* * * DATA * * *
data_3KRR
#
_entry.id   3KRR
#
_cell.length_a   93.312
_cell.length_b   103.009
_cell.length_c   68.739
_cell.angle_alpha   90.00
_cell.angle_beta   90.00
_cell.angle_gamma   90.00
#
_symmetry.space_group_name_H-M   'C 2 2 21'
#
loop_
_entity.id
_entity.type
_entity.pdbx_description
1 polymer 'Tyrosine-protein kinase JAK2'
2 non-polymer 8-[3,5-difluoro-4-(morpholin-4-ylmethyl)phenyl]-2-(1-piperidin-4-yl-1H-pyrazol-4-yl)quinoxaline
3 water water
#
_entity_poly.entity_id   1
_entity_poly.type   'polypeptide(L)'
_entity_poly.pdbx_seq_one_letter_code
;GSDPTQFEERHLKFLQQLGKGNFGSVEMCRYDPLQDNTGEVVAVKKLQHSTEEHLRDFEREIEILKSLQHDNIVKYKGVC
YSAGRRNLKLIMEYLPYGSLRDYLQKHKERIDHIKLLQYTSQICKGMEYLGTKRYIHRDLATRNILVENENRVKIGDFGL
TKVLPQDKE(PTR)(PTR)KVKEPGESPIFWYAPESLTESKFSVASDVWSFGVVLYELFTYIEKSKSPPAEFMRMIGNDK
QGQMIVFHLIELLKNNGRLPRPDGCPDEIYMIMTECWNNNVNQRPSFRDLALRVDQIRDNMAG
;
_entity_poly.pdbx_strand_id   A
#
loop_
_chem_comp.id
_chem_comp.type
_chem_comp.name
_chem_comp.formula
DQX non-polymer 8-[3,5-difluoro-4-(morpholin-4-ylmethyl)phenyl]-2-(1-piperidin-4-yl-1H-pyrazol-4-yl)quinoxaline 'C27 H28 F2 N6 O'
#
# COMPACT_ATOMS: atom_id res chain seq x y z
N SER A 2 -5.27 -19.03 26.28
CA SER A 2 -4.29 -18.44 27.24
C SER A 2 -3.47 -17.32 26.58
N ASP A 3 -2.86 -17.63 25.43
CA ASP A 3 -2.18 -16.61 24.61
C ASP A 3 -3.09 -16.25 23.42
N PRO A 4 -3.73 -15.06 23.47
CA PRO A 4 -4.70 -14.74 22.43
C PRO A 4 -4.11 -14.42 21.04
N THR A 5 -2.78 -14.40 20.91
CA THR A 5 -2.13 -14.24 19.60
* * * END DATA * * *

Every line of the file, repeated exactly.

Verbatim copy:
data_3KRR
#
_entry.id   3KRR
#
_cell.length_a   93.312
_cell.length_b   103.009
_cell.length_c   68.739
_cell.angle_alpha   90.00
_cell.angle_beta   90.00
_cell.angle_gamma   90.00
#
_symmetry.space_group_name_H-M   'C 2 2 21'
#
loop_
_entity.id
_entity.type
_entity.pdbx_description
1 polymer 'Tyrosine-protein kinase JAK2'
2 non-polymer 8-[3,5-difluoro-4-(morpholin-4-ylmethyl)phenyl]-2-(1-piperidin-4-yl-1H-pyrazol-4-yl)quinoxaline
3 water water
#
_entity_poly.entity_id   1
_entity_poly.type   'polypeptide(L)'
_entity_poly.pdbx_seq_one_letter_code
;GSDPTQFEERHLKFLQQLGKGNFGSVEMCRYDPLQDNTGEVVAVKKLQHSTEEHLRDFEREIEILKSLQHDNIVKYKGVC
YSAGRRNLKLIMEYLPYGSLRDYLQKHKERIDHIKLLQYTSQICKGMEYLGTKRYIHRDLATRNILVENENRVKIGDFGL
TKVLPQDKE(PTR)(PTR)KVKEPGESPIFWYAPESLTESKFSVASDVWSFGVVLYELFTYIEKSKSPPAEFMRMIGNDK
QGQMIVFHLIELLKNNGRLPRPDGCPDEIYMIMTECWNNNVNQRPSFRDLALRVDQIRDNMAG
;
_entity_poly.pdbx_strand_id   A
#
loop_
_chem_comp.id
_chem_comp.type
_chem_comp.name
_chem_comp.formula
DQX non-polymer 8-[3,5-difluoro-4-(morpholin-4-ylmethyl)phenyl]-2-(1-piperidin-4-yl-1H-pyrazol-4-yl)quinoxaline 'C27 H28 F2 N6 O'
#
# COMPACT_ATOMS: atom_id res chain seq x y z
N SER A 2 -5.27 -19.03 26.28
CA SER A 2 -4.29 -18.44 27.24
C SER A 2 -3.47 -17.32 26.58
N ASP A 3 -2.86 -17.63 25.43
CA ASP A 3 -2.18 -16.61 24.61
C ASP A 3 -3.09 -16.25 23.42
N PRO A 4 -3.73 -15.06 23.47
CA PRO A 4 -4.70 -14.74 22.43
C PRO A 4 -4.11 -14.42 21.04
N THR A 5 -2.78 -14.40 20.91
CA THR A 5 -2.13 -14.24 19.60